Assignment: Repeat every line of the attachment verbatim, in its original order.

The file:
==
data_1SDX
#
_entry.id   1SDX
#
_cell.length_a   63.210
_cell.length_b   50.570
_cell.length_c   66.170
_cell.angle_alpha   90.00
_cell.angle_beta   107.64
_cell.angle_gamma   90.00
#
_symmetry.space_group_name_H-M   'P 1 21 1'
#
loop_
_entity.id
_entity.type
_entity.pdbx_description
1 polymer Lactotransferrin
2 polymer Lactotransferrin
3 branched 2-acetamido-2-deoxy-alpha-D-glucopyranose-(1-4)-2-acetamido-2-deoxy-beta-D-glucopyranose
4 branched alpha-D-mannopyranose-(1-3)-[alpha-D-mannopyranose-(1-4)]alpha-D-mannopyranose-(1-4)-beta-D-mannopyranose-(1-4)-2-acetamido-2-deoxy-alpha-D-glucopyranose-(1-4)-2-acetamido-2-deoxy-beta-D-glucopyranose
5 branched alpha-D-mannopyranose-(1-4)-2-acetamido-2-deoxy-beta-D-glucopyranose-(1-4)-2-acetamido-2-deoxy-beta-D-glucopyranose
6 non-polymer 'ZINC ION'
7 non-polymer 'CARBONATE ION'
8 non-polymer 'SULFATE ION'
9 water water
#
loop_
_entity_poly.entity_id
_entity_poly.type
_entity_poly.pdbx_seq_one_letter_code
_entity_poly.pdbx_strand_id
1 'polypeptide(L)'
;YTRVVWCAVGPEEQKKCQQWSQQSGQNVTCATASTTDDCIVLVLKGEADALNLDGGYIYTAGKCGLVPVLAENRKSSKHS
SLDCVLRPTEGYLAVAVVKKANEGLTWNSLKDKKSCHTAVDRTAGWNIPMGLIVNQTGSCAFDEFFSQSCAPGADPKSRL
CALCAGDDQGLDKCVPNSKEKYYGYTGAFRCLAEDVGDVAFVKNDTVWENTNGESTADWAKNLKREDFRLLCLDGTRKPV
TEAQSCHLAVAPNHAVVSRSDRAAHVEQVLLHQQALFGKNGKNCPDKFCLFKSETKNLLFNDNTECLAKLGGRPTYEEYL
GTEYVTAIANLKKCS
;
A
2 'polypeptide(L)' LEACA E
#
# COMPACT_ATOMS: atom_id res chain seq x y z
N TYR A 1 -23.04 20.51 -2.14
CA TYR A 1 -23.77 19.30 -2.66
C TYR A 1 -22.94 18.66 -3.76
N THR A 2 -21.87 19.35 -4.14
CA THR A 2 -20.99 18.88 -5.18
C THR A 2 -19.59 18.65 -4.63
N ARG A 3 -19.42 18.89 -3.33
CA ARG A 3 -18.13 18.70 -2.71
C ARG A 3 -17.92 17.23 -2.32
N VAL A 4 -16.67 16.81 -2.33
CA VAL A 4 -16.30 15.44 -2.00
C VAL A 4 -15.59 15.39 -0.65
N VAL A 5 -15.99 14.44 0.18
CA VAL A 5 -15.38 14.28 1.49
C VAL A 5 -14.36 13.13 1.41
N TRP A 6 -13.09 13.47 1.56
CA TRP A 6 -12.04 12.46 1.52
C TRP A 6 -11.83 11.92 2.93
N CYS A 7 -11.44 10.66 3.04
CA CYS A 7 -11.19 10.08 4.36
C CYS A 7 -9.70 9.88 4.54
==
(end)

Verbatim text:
data_1SDX
#
_entry.id   1SDX
#
_cell.length_a   63.210
_cell.length_b   50.570
_cell.length_c   66.170
_cell.angle_alpha   90.00
_cell.angle_beta   107.64
_cell.angle_gamma   90.00
#
_symmetry.space_group_name_H-M   'P 1 21 1'
#
loop_
_entity.id
_entity.type
_entity.pdbx_description
1 polymer Lactotransferrin
2 polymer Lactotransferrin
3 branched 2-acetamido-2-deoxy-alpha-D-glucopyranose-(1-4)-2-acetamido-2-deoxy-beta-D-glucopyranose
4 branched alpha-D-mannopyranose-(1-3)-[alpha-D-mannopyranose-(1-4)]alpha-D-mannopyranose-(1-4)-beta-D-mannopyranose-(1-4)-2-acetamido-2-deoxy-alpha-D-glucopyranose-(1-4)-2-acetamido-2-deoxy-beta-D-glucopyranose
5 branched alpha-D-mannopyranose-(1-4)-2-acetamido-2-deoxy-beta-D-glucopyranose-(1-4)-2-acetamido-2-deoxy-beta-D-glucopyranose
6 non-polymer 'ZINC ION'
7 non-polymer 'CARBONATE ION'
8 non-polymer 'SULFATE ION'
9 water water
#
loop_
_entity_poly.entity_id
_entity_poly.type
_entity_poly.pdbx_seq_one_letter_code
_entity_poly.pdbx_strand_id
1 'polypeptide(L)'
;YTRVVWCAVGPEEQKKCQQWSQQSGQNVTCATASTTDDCIVLVLKGEADALNLDGGYIYTAGKCGLVPVLAENRKSSKHS
SLDCVLRPTEGYLAVAVVKKANEGLTWNSLKDKKSCHTAVDRTAGWNIPMGLIVNQTGSCAFDEFFSQSCAPGADPKSRL
CALCAGDDQGLDKCVPNSKEKYYGYTGAFRCLAEDVGDVAFVKNDTVWENTNGESTADWAKNLKREDFRLLCLDGTRKPV
TEAQSCHLAVAPNHAVVSRSDRAAHVEQVLLHQQALFGKNGKNCPDKFCLFKSETKNLLFNDNTECLAKLGGRPTYEEYL
GTEYVTAIANLKKCS
;
A
2 'polypeptide(L)' LEACA E
#
# COMPACT_ATOMS: atom_id res chain seq x y z
N TYR A 1 -23.04 20.51 -2.14
CA TYR A 1 -23.77 19.30 -2.66
C TYR A 1 -22.94 18.66 -3.76
N THR A 2 -21.87 19.35 -4.14
CA THR A 2 -20.99 18.88 -5.18
C THR A 2 -19.59 18.65 -4.63
N ARG A 3 -19.42 18.89 -3.33
CA ARG A 3 -18.13 18.70 -2.71
C ARG A 3 -17.92 17.23 -2.32
N VAL A 4 -16.67 16.81 -2.33
CA VAL A 4 -16.30 15.44 -2.00
C VAL A 4 -15.59 15.39 -0.65
N VAL A 5 -15.99 14.44 0.18
CA VAL A 5 -15.38 14.28 1.49
C VAL A 5 -14.36 13.13 1.41
N TRP A 6 -13.09 13.47 1.56
CA TRP A 6 -12.04 12.46 1.52
C TRP A 6 -11.83 11.92 2.93
N CYS A 7 -11.44 10.66 3.04
CA CYS A 7 -11.19 10.08 4.36
C CYS A 7 -9.70 9.88 4.54